What does Matthew 11:7 mean?
ESV: As they went away, Jesus began to speak to the crowds concerning John: “What did you go out into the wilderness to see? A reed shaken by the wind?
NIV: As John's disciples were leaving, Jesus began to speak to the crowd about John: 'What did you go out into the wilderness to see? A reed swayed by the wind?
NASB: As these disciples of John were going away, Jesus began speaking to the crowds about John: 'What did you go out into the wilderness to see? A reed shaken by the wind?
CSB: As these men were leaving, Jesus began to speak to the crowds about John: "What did you go out into the wilderness to see? A reed swaying in the wind?
NLT: As John’s disciples were leaving, Jesus began talking about him to the crowds. 'What kind of man did you go into the wilderness to see? Was he a weak reed, swayed by every breath of wind?
KJV: And as they departed, Jesus began to say unto the multitudes concerning John, What went ye out into the wilderness to see? A reed shaken with the wind?
NKJV: As they departed, Jesus began to say to the multitudes concerning John: “What did you go out into the wilderness to see? A reed shaken by the wind?
Verse Commentary:
Disciples of John the Baptist came to Jesus with a question from their master in prison: Are you the Messiah or should we look for someone else (Matthew 11:1–3)? Jesus apparently was not doing the things John expected the Messiah to do right away. Jesus told John's disciples to go back to him as eyewitnesses of Jesus' activities and with a specific answer. That included quotations from Isaiah showing that Christ's work was exactly what God had predicted (Matthew 11:4–6).

As John's disciples are leaving, Jesus turns to the crowds to talk about John. Instead of dismissing John for his question, Jesus defends John the Baptist for his strength and for fulfilling his mission. Many, many Israelites had gone to see John the Baptist in the wilderness during his preaching and baptizing ministry (Matthew 3:5–6). That number undoubtedly included many who now followed Jesus, since John pointed to Him as the Messiah.

Jesus asks those gathered if they went into the wilderness to see "a reed shaken by the wind." This would bring to mind images of the cane grass that grows along the Jordan River, where John baptized so many Israelites. Those plant stems are thin and weak—but they are also extremely common. Watching reeds blow in the wind would be akin to asking, in modern English, about watching paint dry.

The assumed answer to Jesus' question is "no." The people didn't go into the wilderness to see something weak, or common, or mundane. John the Baptist was known for his strength and even ferocity.
Verse Context:
Matthew 11:1–19 deals with John the Baptist, who is in prison at this point (Matthew 4:12). John sends his own disciples to ask if Jesus is really the Messiah. Jesus gives them an answer and then upholds John to the crowds. He reminds them of John's strength and affirms that John was the prophet who fulfilled the prophecy about the one who would prepare the way for the Messiah. This generation, though, rejected John's message of repentance, saying that John had a demon and that Jesus was a glutton and a drunkard. Jesus insists He and John will be proved right in the end.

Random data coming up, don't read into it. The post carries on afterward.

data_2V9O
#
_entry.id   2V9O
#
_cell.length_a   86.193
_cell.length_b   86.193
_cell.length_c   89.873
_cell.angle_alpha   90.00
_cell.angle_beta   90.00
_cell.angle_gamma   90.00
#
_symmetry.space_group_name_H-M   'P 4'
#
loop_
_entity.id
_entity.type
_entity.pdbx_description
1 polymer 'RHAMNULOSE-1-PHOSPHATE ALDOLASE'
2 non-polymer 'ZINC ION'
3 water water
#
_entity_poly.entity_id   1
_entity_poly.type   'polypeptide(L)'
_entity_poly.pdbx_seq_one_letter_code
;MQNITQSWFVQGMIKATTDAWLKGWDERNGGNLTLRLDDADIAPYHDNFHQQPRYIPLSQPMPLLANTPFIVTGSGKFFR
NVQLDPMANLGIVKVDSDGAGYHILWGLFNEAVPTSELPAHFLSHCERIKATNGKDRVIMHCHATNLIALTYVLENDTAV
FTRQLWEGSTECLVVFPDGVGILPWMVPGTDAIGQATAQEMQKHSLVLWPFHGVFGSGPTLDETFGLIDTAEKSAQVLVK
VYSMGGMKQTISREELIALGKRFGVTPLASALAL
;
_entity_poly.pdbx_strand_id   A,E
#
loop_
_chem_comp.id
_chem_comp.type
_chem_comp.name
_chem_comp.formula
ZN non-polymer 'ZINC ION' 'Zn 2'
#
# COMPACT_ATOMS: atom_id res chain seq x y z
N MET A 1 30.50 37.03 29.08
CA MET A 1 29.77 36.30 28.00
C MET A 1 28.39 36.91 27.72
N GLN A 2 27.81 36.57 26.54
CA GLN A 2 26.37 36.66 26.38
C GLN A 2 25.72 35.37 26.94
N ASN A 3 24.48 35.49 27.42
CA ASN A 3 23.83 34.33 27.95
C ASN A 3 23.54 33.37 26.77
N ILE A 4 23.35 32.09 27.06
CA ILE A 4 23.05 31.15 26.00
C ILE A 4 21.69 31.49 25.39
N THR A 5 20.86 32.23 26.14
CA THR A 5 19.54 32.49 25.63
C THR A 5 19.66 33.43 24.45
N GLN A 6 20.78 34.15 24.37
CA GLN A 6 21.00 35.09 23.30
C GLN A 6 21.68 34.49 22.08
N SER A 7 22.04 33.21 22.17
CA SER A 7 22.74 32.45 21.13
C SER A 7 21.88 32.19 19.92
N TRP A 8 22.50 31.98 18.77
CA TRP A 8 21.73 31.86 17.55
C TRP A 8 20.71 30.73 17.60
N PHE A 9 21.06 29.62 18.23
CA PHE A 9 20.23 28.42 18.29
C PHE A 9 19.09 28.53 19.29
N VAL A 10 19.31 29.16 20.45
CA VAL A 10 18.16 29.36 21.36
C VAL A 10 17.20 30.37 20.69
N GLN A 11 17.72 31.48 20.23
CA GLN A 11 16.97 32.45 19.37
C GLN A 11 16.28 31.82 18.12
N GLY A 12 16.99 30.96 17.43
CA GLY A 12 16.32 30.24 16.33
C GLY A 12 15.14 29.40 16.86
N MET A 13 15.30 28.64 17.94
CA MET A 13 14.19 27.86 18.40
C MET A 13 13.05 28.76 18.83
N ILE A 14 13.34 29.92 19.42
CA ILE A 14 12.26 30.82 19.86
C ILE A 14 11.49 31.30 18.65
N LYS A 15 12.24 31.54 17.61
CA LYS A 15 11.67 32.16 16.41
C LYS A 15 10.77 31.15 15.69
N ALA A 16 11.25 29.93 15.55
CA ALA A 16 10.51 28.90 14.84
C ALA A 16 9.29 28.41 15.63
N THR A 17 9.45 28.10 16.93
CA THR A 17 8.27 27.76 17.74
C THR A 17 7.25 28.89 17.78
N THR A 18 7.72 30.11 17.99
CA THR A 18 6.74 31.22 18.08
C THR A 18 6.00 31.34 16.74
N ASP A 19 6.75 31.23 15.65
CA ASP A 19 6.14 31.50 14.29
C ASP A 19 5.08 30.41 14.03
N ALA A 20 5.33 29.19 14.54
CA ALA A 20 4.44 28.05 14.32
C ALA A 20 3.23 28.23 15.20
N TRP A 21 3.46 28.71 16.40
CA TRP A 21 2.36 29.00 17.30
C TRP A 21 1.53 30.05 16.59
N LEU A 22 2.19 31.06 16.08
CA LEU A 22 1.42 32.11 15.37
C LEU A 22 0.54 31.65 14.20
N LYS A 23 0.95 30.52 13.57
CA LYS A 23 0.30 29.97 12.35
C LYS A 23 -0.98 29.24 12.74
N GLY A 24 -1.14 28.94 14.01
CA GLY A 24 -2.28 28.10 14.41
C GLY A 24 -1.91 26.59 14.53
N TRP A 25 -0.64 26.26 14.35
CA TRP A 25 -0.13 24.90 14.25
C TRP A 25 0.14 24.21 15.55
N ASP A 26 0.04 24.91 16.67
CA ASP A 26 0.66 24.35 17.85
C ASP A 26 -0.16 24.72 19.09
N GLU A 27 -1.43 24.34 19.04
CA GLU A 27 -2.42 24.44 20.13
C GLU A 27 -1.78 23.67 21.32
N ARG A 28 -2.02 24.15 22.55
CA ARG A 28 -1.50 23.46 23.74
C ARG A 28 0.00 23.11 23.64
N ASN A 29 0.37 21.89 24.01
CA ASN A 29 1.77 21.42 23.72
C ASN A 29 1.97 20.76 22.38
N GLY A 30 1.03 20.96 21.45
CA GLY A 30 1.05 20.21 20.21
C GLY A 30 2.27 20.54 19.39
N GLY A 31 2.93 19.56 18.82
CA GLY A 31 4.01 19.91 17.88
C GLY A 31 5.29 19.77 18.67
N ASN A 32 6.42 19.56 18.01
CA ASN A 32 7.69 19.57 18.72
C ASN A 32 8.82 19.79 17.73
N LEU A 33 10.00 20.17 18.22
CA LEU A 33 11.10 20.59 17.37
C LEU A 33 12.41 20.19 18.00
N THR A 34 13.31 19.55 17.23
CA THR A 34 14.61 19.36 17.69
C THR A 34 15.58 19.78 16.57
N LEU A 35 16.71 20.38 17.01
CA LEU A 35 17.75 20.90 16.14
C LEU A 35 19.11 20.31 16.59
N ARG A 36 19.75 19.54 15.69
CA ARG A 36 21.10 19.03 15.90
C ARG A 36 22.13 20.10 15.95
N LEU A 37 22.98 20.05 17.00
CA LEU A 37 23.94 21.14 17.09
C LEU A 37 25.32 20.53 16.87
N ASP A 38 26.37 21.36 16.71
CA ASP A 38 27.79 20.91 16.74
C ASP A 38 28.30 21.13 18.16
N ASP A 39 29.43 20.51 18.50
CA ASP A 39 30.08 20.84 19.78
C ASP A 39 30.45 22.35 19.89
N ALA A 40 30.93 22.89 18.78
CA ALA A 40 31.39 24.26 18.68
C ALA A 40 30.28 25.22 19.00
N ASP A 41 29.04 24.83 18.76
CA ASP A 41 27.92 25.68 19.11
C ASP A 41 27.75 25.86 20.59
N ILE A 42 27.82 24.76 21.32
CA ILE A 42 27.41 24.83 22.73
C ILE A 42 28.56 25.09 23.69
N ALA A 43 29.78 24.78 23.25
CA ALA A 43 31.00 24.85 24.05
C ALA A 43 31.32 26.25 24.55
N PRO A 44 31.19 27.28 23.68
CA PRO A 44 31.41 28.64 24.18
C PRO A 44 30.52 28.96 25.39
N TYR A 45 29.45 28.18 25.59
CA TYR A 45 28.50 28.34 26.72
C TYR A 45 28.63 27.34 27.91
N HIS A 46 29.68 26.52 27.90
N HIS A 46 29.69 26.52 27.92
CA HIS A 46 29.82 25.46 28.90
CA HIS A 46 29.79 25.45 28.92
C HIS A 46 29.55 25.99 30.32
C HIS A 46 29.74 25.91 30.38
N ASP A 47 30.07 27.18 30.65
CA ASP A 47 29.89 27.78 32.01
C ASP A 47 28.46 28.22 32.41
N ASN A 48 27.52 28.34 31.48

Chapter Summary:
John the Baptist sends his disciples to ask if Jesus is really the Messiah. Jesus gives them a specific answer to use to reassure John and then upholds John to the crowds. John fulfills the prophecy about the one who would prepare the people for the Messiah. This generation, though, refused to hear John or Jesus, deciding John had a demon and Jesus was a glutton and drunkard. Jesus condemns the cities that refuse to repent and thanks the Father for revealing the truth to little children. He offers rest for those who are weary and burdened.
Chapter Context:
Matthew 11 follows Jesus' instructions to the apostles about taking His message and miracles to the towns of Israel with His own continued ministry of teaching (Matthew 10). Jesus answers a question from John the Baptist's followers, and upholds John's ministry. Jesus condemns several cities in Galilee for rejecting His teaching, despite obvious signs. He thanks His Father for hiding the truth from those who arrogantly think they are wise. He offers rest for those who will take His yoke. This leads to further confrontations with critics, recorded in chapter 12.
Book Summary:
The Gospel of Matthew clearly shows the influence of its writer's background, and his effort to reach a specific audience. Matthew was one of Jesus' twelve disciples, a Jewish man, and a former tax collector. This profession would have required literacy, and Matthew may have transcribed some of Jesus' words as they were spoken. This book is filled with references to the Old Testament, demonstrating to Israel that Jesus is the Promised One. Matthew also includes many references to coins, likely due to his former profession. Matthew records extensive accounts of Jesus' teaching, more than the other three Gospels.
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